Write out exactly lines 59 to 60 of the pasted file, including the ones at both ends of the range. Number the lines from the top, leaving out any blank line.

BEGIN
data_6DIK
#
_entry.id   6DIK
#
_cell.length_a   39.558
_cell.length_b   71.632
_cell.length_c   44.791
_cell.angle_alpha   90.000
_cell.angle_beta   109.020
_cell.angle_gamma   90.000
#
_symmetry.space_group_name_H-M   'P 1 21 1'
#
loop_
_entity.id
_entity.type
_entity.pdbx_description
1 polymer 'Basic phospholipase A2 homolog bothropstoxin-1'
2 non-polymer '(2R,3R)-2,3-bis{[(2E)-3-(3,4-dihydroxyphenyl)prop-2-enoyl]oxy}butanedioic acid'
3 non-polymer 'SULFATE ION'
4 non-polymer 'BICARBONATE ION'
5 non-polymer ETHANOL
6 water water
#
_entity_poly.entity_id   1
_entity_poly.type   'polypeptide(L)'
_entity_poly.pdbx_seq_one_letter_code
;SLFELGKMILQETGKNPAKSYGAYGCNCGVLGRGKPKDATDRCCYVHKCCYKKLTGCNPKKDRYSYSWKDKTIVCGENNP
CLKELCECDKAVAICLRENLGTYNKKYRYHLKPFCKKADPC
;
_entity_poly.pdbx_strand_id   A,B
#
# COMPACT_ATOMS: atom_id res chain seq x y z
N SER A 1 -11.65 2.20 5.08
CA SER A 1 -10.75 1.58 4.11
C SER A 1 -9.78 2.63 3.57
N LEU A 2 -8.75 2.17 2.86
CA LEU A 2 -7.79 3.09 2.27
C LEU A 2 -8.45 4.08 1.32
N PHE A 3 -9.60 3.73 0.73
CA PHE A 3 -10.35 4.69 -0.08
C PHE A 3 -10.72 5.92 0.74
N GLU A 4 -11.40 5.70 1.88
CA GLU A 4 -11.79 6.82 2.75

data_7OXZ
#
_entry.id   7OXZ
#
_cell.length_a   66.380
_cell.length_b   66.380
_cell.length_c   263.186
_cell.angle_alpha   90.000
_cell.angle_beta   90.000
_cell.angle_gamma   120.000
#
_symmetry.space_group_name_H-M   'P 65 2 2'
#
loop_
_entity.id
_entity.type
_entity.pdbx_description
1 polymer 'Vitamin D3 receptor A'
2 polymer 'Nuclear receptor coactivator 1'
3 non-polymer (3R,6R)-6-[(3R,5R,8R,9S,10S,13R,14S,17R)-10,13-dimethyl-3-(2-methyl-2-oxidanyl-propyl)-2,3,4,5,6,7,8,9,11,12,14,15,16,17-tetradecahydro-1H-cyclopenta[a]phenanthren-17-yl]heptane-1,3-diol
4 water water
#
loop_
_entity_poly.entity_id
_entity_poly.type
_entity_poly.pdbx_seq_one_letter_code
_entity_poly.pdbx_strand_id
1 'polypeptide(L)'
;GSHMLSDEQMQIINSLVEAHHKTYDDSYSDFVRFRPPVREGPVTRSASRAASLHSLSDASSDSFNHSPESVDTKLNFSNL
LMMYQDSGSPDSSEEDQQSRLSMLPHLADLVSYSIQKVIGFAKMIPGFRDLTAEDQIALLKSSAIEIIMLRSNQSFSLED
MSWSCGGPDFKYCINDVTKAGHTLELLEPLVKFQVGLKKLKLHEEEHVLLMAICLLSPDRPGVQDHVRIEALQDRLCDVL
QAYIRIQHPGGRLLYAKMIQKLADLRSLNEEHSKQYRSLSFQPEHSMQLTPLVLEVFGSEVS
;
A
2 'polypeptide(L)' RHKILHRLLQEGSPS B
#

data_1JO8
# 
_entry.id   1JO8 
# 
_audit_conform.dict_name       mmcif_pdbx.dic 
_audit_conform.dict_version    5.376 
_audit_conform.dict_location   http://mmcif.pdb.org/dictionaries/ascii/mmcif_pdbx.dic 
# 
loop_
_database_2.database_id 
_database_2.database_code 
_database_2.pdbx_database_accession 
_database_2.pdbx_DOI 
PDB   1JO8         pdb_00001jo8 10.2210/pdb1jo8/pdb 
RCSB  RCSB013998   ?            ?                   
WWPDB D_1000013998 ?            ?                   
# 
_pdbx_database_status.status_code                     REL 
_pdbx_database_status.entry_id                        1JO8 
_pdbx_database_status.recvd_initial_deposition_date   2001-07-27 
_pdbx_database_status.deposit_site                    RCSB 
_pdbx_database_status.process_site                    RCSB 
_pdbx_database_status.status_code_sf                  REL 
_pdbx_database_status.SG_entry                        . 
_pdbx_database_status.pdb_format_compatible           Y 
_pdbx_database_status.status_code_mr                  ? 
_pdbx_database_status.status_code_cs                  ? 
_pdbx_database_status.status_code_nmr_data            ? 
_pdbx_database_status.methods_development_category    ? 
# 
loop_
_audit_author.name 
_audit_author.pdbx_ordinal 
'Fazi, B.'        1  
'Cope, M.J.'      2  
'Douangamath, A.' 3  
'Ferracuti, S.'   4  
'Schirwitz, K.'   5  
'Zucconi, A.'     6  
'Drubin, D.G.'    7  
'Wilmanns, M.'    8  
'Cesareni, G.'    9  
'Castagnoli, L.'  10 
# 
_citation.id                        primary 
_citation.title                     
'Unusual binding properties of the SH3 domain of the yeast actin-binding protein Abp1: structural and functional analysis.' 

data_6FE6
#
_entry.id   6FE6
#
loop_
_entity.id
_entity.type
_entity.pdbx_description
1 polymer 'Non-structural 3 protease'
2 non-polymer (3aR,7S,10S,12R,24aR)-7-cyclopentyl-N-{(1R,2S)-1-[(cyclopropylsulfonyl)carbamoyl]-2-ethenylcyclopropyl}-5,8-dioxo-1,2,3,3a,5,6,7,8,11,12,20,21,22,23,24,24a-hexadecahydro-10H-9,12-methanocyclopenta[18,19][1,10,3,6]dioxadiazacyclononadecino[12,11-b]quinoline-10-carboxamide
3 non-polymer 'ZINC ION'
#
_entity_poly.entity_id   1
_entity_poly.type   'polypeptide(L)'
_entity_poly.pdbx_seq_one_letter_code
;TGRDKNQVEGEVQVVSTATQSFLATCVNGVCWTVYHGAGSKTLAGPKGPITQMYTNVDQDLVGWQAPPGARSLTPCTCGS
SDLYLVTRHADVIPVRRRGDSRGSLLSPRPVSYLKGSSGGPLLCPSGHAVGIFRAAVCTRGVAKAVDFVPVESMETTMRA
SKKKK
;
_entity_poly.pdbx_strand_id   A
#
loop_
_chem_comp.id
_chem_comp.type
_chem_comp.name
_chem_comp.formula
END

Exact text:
_entity.id
_entity.type